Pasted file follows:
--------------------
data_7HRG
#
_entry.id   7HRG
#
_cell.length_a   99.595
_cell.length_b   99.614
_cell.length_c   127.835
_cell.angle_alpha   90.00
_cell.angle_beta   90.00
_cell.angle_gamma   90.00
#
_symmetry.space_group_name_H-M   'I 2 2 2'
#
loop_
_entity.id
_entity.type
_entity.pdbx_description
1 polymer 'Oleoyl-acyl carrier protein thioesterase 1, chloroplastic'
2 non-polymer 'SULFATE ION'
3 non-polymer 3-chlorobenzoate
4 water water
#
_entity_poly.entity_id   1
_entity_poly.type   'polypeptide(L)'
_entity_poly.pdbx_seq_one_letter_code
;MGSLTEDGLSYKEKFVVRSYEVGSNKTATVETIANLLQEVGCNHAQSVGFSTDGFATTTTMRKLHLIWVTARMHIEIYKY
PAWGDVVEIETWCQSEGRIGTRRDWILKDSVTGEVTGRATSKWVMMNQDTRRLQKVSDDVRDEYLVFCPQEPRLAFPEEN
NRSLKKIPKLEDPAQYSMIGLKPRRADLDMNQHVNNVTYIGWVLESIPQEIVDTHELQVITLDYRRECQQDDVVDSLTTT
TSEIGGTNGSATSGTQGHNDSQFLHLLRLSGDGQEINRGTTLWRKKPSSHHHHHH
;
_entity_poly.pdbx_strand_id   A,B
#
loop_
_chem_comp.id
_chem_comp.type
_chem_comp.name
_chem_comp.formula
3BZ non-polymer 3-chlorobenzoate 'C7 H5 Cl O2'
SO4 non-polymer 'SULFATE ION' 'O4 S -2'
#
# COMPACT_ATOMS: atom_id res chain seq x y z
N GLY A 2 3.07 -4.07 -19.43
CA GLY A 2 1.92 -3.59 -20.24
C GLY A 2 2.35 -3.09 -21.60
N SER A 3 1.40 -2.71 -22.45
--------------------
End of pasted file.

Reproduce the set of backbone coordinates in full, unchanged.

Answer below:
data_7HRG
#
_entry.id   7HRG
#
_cell.length_a   99.595
_cell.length_b   99.614
_cell.length_c   127.835
_cell.angle_alpha   90.00
_cell.angle_beta   90.00
_cell.angle_gamma   90.00
#
_symmetry.space_group_name_H-M   'I 2 2 2'
#
loop_
_entity.id
_entity.type
_entity.pdbx_description
1 polymer 'Oleoyl-acyl carrier protein thioesterase 1, chloroplastic'
2 non-polymer 'SULFATE ION'
3 non-polymer 3-chlorobenzoate
4 water water
#
_entity_poly.entity_id   1
_entity_poly.type   'polypeptide(L)'
_entity_poly.pdbx_seq_one_letter_code
;MGSLTEDGLSYKEKFVVRSYEVGSNKTATVETIANLLQEVGCNHAQSVGFSTDGFATTTTMRKLHLIWVTARMHIEIYKY
PAWGDVVEIETWCQSEGRIGTRRDWILKDSVTGEVTGRATSKWVMMNQDTRRLQKVSDDVRDEYLVFCPQEPRLAFPEEN
NRSLKKIPKLEDPAQYSMIGLKPRRADLDMNQHVNNVTYIGWVLESIPQEIVDTHELQVITLDYRRECQQDDVVDSLTTT
TSEIGGTNGSATSGTQGHNDSQFLHLLRLSGDGQEINRGTTLWRKKPSSHHHHHH
;
_entity_poly.pdbx_strand_id   A,B
#
loop_
_chem_comp.id
_chem_comp.type
_chem_comp.name
_chem_comp.formula
3BZ non-polymer 3-chlorobenzoate 'C7 H5 Cl O2'
SO4 non-polymer 'SULFATE ION' 'O4 S -2'
#
# COMPACT_ATOMS: atom_id res chain seq x y z
N GLY A 2 3.07 -4.07 -19.43
CA GLY A 2 1.92 -3.59 -20.24
C GLY A 2 2.35 -3.09 -21.60
N SER A 3 1.40 -2.71 -22.45